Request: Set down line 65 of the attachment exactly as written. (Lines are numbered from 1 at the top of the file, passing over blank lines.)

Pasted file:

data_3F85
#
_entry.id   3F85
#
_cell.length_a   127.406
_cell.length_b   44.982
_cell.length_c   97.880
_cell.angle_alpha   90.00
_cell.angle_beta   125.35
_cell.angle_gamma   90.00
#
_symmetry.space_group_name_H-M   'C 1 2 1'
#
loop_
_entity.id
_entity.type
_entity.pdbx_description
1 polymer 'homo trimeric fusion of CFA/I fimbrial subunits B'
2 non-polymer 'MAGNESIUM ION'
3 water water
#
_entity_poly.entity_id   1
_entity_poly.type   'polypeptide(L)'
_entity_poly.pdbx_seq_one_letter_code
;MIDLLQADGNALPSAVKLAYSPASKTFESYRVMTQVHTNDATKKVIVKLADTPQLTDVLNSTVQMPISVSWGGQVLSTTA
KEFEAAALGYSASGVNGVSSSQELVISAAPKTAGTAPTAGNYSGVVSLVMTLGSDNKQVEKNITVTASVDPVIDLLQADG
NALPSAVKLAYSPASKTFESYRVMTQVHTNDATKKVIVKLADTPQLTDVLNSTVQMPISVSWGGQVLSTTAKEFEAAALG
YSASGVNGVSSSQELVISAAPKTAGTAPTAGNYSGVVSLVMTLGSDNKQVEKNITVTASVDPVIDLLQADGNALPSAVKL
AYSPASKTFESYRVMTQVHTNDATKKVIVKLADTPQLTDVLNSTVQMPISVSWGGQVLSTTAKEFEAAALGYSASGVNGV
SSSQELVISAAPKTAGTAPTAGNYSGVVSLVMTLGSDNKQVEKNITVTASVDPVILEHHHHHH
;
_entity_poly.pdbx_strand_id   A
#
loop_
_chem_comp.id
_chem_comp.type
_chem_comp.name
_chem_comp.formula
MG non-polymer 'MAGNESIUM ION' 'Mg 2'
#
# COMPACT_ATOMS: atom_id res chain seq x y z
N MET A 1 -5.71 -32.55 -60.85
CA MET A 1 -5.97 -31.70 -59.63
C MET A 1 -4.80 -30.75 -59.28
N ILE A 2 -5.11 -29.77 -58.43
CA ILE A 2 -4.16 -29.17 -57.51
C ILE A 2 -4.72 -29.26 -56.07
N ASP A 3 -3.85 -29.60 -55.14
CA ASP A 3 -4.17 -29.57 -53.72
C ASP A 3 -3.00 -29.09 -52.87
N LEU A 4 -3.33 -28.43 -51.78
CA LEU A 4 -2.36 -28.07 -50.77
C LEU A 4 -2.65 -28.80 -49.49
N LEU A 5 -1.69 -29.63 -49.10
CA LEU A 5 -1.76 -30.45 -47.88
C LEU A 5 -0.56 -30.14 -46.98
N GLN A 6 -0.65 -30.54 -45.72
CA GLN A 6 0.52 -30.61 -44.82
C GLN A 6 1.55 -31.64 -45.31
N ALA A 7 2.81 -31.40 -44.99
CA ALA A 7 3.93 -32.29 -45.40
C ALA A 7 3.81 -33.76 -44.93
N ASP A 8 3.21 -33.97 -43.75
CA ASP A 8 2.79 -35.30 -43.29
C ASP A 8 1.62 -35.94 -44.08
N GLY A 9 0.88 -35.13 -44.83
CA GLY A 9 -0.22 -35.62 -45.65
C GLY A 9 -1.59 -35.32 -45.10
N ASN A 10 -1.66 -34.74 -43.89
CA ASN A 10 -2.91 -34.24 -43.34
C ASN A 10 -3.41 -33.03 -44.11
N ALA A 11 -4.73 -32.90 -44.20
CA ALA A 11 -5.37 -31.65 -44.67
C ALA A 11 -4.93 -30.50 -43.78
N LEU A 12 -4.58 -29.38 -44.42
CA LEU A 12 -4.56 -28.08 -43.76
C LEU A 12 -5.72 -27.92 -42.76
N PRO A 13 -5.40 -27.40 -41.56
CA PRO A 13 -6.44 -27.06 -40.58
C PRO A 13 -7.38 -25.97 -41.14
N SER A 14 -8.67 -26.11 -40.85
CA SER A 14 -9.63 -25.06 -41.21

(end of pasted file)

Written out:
C ASP A 8 1.62 -35.94 -44.08